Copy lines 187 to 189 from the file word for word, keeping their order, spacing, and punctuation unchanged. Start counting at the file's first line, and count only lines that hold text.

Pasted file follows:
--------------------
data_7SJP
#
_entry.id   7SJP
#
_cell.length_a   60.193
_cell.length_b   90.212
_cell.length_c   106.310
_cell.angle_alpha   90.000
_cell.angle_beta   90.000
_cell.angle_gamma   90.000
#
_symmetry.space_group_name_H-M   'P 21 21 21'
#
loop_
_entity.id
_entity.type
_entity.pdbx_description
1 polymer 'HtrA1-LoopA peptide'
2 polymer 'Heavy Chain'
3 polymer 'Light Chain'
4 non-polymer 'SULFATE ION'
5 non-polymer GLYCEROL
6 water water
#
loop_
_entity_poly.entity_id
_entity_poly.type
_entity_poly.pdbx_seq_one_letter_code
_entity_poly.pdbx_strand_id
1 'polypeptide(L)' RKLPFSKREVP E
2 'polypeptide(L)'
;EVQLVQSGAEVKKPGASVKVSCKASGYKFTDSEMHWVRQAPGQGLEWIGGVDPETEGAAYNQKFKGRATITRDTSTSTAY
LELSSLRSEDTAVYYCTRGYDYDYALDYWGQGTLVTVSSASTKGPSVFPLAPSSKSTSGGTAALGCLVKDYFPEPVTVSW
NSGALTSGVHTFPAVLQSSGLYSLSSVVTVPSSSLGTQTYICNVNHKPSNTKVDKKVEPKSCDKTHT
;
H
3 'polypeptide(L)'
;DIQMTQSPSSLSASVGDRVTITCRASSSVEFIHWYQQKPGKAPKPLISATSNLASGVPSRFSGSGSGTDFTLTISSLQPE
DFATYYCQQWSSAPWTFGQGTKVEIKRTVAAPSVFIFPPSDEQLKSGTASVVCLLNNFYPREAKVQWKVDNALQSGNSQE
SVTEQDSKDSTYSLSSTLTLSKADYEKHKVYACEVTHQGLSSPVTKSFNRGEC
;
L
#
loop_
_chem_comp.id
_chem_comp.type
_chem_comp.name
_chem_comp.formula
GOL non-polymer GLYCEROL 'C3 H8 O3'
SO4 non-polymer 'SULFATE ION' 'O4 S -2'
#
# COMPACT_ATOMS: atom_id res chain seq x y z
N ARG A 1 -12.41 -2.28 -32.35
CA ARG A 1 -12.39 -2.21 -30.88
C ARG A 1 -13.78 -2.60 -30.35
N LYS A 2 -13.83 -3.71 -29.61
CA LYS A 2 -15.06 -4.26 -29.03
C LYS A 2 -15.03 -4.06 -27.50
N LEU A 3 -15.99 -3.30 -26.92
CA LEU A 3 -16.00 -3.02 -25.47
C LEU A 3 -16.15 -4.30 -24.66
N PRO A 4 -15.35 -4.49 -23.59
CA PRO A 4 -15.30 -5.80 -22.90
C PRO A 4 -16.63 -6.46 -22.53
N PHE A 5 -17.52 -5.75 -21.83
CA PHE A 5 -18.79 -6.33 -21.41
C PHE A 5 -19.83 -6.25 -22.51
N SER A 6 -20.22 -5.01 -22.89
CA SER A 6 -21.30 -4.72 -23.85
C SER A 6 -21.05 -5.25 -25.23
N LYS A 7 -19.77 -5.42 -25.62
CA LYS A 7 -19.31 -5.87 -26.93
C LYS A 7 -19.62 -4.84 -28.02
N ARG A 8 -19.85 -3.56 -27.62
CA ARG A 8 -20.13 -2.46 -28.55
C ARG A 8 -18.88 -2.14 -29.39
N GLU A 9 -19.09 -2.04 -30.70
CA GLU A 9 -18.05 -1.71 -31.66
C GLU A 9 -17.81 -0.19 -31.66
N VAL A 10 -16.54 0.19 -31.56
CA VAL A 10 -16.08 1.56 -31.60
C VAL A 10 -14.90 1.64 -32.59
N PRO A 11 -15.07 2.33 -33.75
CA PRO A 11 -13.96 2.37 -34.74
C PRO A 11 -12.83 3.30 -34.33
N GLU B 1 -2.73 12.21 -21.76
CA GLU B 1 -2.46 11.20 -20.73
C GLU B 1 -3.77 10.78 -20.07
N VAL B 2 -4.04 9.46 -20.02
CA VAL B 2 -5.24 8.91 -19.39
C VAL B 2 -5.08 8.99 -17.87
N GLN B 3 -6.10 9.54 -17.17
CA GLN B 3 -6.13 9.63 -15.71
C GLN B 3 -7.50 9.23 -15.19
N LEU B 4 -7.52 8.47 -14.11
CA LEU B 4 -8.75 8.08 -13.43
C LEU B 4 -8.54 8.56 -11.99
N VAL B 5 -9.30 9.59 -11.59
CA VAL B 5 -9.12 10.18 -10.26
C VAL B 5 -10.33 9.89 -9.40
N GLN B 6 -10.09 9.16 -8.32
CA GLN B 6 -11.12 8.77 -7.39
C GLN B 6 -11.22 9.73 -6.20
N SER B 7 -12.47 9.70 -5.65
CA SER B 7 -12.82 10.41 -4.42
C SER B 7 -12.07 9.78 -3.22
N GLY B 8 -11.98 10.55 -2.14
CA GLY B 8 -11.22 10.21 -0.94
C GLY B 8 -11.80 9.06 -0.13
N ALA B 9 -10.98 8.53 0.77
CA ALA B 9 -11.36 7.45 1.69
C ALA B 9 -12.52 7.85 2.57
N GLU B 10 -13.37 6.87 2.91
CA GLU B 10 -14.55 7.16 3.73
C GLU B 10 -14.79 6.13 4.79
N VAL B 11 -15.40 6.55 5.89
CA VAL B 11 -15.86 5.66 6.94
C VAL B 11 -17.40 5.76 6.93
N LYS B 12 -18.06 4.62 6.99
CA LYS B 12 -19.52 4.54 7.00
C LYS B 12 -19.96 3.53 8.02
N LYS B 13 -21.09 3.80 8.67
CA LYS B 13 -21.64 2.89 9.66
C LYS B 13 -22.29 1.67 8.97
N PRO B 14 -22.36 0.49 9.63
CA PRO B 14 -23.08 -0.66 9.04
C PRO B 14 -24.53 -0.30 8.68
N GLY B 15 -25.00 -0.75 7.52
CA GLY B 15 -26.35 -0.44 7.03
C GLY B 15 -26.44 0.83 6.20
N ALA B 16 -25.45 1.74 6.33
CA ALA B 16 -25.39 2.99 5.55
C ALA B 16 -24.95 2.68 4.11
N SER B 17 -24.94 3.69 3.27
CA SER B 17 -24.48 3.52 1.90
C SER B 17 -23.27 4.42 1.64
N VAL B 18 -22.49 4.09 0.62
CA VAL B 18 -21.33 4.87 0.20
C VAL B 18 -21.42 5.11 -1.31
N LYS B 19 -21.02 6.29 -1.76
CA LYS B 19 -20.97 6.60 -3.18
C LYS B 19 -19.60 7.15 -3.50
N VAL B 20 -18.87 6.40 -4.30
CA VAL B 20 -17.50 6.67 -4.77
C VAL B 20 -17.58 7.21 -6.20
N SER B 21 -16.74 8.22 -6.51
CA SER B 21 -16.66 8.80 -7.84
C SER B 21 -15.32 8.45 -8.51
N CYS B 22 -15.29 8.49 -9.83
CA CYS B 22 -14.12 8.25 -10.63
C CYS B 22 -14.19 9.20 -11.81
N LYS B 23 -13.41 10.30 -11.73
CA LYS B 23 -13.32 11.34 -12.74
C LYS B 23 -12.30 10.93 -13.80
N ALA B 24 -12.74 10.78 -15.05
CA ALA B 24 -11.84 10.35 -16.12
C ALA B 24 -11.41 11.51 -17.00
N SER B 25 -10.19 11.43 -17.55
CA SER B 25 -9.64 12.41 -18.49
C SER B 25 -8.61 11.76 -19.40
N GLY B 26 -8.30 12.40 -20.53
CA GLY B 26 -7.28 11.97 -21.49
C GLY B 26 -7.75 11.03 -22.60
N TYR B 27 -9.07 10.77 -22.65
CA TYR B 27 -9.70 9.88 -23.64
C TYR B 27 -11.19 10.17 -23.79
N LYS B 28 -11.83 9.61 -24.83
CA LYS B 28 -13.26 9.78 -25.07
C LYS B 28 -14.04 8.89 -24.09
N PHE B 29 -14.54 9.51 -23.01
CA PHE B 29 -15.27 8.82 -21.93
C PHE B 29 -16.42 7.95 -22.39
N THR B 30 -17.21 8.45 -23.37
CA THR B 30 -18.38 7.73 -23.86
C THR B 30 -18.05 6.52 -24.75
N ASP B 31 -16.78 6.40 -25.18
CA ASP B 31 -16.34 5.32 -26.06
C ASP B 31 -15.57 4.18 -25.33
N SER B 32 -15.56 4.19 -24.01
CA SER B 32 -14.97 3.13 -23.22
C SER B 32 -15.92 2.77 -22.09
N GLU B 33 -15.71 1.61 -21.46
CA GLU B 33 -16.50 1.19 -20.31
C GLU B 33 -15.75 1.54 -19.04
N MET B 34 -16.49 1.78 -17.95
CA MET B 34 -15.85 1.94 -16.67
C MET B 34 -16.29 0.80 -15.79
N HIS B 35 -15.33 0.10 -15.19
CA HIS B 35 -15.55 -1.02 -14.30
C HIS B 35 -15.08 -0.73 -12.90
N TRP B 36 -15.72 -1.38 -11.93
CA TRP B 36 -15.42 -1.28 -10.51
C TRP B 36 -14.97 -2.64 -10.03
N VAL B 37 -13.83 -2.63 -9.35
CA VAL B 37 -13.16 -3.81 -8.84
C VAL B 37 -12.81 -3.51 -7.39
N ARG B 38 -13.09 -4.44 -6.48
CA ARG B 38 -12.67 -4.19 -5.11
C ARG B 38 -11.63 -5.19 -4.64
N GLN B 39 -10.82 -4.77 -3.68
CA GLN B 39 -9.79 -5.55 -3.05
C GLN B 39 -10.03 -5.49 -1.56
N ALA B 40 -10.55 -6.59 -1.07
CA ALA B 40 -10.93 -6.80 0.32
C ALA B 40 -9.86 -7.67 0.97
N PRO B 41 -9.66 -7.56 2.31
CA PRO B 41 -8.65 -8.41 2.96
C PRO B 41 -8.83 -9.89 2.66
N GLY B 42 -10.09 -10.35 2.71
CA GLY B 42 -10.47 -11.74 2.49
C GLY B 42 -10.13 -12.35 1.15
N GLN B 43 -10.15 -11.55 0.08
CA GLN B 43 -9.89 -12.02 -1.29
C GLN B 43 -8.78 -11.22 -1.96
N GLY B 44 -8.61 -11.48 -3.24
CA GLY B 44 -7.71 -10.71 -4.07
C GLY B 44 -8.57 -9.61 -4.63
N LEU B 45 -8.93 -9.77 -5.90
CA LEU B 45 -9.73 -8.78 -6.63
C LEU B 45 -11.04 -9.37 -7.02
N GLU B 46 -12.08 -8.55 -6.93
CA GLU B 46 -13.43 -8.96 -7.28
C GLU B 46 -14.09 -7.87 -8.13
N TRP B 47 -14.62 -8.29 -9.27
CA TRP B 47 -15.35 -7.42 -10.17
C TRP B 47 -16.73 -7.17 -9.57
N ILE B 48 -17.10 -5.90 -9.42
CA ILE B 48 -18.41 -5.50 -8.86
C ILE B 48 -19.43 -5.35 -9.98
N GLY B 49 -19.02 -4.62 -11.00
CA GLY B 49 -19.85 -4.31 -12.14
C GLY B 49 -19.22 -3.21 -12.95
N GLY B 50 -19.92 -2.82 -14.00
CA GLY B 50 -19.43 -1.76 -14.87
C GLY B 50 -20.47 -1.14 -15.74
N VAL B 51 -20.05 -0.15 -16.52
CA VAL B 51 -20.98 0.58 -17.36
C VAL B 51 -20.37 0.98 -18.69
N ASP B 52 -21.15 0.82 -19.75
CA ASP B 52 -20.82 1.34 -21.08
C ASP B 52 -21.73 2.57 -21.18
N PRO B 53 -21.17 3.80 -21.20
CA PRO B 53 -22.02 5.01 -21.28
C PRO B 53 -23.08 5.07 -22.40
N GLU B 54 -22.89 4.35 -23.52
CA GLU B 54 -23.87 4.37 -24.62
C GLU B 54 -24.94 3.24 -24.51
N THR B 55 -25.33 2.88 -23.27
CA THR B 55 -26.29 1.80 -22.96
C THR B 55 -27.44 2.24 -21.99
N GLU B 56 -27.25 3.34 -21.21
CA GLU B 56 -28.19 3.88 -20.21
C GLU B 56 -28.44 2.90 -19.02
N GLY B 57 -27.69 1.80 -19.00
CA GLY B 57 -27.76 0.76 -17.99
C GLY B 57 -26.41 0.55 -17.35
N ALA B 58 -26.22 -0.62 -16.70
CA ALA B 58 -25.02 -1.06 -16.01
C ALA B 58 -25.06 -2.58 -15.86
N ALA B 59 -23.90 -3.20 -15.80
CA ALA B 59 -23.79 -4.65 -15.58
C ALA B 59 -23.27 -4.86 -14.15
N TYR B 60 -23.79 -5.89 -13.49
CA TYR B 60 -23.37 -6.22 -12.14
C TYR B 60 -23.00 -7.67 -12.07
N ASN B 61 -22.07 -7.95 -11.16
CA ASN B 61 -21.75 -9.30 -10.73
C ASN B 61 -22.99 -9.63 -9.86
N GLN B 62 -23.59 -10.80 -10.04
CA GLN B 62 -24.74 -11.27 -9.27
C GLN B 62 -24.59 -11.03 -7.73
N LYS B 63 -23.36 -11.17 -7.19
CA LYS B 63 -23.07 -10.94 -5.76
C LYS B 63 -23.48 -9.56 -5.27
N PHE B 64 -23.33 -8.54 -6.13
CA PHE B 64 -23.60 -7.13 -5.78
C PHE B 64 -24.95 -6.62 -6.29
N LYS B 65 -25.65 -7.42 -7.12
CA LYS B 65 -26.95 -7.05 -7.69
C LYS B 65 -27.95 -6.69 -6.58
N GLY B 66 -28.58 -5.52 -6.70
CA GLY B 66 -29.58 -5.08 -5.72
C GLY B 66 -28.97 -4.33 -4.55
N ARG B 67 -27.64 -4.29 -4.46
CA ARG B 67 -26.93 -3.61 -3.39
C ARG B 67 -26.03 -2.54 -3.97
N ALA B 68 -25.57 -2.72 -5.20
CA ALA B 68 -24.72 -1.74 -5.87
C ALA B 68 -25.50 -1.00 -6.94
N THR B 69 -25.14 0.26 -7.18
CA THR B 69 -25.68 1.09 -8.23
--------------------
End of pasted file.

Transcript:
C MET B 34 -16.29 0.80 -15.79
N HIS B 35 -15.33 0.10 -15.19
CA HIS B 35 -15.55 -1.02 -14.30